Former Star CEO admits issues raised at inquiry suggest ‘cultural’ problem at casino

The former chief executive of Sydney’s Star casino has accepted that issues raised at an ongoing inquiry suggest a “significant, systemic and cultural” problem at the casino.

Matt Bekier faced his second day of questioning at the inquiry into Star Entertainment’s suitability to run its casino at Pyrmont less than two months after resigning amid allegations of money laundering, fraud and criminal infiltration at the casino.

The former CEO initially claimed he believed the “bad culture'” was limited to the business’ VIP wing which worked with junket operators, but under repeated questioning accepted it was likely more widespread.

He agreed senior executives in the Star’s legal, risk and finance departments had authorized misleading and deceptive communication with NAB regarding the source of gambling funds, and junior staff had felt they couldn’t challenge management.

Matt Bekier addresses a crowd
Matt Bekier told the inquiry the casino has a cultural problem.(PA: Dan Peled)

“It’s not just one or two people it seems to be a systemic problem involving a number of individuals,” inquiry head Adam Bell said.

“These are two of my most trusted senior executives, yes,” Mr Bekier said.

“So, the dimensions I’ve drawn to your attention are emblematic of a cultural problem are they not?” Mr Bell asked.

After a long pause, he replied, “they are.”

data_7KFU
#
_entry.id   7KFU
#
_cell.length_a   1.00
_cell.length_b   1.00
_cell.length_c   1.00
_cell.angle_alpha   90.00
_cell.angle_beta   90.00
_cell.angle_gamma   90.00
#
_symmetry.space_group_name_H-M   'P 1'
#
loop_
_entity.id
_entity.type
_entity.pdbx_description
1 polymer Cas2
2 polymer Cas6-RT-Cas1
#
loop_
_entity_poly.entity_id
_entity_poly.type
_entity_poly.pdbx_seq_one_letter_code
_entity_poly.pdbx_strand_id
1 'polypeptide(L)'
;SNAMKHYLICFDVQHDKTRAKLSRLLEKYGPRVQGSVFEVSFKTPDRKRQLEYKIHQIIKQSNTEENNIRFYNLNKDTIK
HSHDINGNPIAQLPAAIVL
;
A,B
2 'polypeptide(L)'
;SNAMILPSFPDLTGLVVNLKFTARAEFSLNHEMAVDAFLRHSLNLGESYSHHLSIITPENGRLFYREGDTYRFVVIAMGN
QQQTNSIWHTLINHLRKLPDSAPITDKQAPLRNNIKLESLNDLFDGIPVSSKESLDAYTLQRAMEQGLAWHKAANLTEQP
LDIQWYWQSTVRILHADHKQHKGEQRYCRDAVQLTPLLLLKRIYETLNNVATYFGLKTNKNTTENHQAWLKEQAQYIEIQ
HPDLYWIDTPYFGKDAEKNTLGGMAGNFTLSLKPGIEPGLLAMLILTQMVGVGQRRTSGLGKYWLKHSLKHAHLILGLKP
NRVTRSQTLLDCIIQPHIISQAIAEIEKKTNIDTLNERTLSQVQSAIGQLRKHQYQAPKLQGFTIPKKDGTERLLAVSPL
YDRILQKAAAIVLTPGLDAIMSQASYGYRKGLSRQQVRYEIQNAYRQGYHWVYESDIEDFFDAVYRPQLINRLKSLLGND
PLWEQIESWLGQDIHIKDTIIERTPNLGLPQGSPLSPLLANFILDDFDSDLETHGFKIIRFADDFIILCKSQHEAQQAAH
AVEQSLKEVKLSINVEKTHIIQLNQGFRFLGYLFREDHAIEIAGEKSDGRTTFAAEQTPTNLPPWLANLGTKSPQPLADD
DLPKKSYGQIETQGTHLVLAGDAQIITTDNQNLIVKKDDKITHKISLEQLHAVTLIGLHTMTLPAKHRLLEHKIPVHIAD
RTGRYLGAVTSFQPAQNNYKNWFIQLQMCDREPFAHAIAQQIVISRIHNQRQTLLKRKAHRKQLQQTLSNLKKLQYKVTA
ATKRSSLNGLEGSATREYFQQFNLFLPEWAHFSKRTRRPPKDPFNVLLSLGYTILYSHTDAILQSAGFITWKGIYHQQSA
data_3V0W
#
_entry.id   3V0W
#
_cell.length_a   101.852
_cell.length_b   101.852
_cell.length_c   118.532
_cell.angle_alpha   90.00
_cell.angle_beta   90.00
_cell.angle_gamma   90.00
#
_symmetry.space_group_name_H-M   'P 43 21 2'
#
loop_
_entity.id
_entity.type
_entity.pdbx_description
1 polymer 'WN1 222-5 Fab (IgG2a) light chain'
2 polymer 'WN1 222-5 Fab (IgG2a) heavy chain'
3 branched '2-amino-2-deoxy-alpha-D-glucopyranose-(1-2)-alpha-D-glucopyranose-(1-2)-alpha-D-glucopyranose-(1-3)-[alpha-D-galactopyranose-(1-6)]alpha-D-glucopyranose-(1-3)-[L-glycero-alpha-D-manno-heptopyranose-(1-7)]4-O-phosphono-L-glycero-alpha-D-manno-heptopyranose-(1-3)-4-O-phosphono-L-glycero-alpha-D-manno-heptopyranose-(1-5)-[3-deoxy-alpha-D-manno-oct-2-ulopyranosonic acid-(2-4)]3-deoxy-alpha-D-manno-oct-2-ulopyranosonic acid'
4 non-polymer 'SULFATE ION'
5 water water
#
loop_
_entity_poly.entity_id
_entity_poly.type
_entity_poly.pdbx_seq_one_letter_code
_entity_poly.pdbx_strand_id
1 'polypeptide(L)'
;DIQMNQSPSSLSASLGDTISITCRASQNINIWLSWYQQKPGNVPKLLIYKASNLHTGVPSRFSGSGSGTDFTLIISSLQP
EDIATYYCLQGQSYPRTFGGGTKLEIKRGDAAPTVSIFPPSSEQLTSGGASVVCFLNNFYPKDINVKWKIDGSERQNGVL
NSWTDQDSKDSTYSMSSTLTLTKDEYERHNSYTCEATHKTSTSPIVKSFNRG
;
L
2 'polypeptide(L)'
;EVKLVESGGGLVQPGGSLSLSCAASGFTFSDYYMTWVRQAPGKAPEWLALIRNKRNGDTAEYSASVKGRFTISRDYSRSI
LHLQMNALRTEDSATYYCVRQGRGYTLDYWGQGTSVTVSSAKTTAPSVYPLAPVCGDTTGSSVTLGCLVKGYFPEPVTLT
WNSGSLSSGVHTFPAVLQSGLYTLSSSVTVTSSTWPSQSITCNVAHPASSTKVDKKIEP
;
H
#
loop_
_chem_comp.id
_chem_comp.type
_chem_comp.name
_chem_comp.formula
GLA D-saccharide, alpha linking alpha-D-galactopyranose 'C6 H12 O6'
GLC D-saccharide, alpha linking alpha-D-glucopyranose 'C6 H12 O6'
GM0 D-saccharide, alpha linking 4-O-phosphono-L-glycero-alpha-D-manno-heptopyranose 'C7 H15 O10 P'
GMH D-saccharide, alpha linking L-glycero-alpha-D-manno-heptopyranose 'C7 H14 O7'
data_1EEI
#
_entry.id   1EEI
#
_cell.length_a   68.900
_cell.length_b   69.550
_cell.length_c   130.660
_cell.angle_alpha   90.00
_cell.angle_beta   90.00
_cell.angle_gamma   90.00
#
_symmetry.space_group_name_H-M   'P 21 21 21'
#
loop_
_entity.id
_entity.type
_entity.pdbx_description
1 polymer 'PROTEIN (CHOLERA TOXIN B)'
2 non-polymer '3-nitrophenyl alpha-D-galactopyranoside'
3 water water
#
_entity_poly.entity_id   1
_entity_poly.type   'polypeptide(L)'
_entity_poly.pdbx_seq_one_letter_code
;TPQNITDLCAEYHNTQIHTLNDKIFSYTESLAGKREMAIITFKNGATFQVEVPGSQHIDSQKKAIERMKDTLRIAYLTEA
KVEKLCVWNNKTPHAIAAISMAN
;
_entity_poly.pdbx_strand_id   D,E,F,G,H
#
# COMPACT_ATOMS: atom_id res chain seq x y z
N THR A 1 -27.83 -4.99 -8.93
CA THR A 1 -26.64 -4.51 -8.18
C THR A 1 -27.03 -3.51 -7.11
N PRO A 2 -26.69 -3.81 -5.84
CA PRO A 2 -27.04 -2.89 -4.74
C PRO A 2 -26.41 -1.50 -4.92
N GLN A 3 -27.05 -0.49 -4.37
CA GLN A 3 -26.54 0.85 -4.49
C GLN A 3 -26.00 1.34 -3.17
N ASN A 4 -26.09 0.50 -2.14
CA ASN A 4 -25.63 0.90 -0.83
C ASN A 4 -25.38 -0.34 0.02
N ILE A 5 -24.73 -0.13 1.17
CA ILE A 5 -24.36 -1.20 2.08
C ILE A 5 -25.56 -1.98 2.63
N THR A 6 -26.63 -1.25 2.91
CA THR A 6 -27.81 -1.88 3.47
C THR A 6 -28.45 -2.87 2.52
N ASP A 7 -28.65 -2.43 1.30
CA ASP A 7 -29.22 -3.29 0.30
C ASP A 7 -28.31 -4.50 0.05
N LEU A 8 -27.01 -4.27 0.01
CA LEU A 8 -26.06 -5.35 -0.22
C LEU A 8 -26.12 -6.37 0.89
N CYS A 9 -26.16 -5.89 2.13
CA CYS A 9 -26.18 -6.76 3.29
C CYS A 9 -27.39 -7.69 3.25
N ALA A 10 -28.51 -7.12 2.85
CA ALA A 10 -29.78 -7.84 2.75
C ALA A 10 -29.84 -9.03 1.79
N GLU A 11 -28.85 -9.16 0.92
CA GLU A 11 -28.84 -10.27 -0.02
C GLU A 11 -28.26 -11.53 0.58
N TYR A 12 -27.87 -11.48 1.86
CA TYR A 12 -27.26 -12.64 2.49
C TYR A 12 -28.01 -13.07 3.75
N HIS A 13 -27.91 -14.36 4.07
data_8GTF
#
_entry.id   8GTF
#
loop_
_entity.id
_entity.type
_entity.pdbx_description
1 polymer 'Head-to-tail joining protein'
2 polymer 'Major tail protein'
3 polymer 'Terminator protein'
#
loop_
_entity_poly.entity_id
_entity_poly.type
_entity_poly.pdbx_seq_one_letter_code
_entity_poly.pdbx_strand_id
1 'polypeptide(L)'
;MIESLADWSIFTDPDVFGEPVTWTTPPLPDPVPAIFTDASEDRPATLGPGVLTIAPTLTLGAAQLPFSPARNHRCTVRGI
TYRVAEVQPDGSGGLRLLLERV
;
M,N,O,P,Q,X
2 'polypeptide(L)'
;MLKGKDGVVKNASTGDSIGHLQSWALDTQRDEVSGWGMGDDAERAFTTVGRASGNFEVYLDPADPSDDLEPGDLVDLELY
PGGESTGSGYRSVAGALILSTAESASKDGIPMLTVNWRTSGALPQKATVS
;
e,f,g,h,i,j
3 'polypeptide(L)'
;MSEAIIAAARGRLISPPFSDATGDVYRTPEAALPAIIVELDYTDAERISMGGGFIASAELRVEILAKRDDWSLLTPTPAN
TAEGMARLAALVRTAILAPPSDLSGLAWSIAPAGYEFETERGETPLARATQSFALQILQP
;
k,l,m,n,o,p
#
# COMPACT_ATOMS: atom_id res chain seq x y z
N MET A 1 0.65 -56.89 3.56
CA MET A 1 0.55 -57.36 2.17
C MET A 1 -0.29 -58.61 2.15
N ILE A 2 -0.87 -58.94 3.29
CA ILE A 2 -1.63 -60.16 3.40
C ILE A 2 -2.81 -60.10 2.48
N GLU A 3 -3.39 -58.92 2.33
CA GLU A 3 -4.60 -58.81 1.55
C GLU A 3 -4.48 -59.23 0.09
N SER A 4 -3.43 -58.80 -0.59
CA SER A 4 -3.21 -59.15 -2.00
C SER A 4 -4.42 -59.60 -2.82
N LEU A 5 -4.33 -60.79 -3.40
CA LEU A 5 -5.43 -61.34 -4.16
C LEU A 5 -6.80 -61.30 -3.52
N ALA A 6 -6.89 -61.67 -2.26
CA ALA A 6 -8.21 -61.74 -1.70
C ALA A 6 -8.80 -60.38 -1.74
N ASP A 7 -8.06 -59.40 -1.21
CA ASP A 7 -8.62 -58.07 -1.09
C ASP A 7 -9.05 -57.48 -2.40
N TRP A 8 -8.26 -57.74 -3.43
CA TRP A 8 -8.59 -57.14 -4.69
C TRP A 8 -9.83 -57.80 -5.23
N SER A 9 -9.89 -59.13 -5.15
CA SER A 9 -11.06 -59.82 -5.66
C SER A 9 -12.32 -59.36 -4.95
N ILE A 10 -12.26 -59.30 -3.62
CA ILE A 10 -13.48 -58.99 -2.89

However, he claimed the board should not be blamed for Star’s culture and did not agree that members should consider their position.

“I don’t think the board had any visibility of this,” he said.

He also rejected Mr Bell’s suggestion that a board of a listed company is responsible for setting the culture, arguing members are only present 10 days a year.

“If I had been a NED (non-executive director) of Star Entertainment I would not accept responsibility for this behavior.”

However, he agreed with Mr Bell that if he had been a board member that was aware of the issues uncovered at the inquiry, he would have “appreciated immediately that there was a significant systemic and cultural problem”.

“Yes, you would have concluded that, yes,” he said.

It followed earlier admissions he suspected Star was likely in breach of bank rules prohibiting the use of China UnionPay cards for gambling but did not stop the transactions because he assumed it was ‘accepted industry practice.”

“I think that was the fundamental failing right at the beginning of this process, we accepted something that we knew was wrong from the very beginning,” Mr Bekier said.

Asked whether it ‘followed that he was very much a party to it,’ Mr Bekier agreed he ‘let that happen’.

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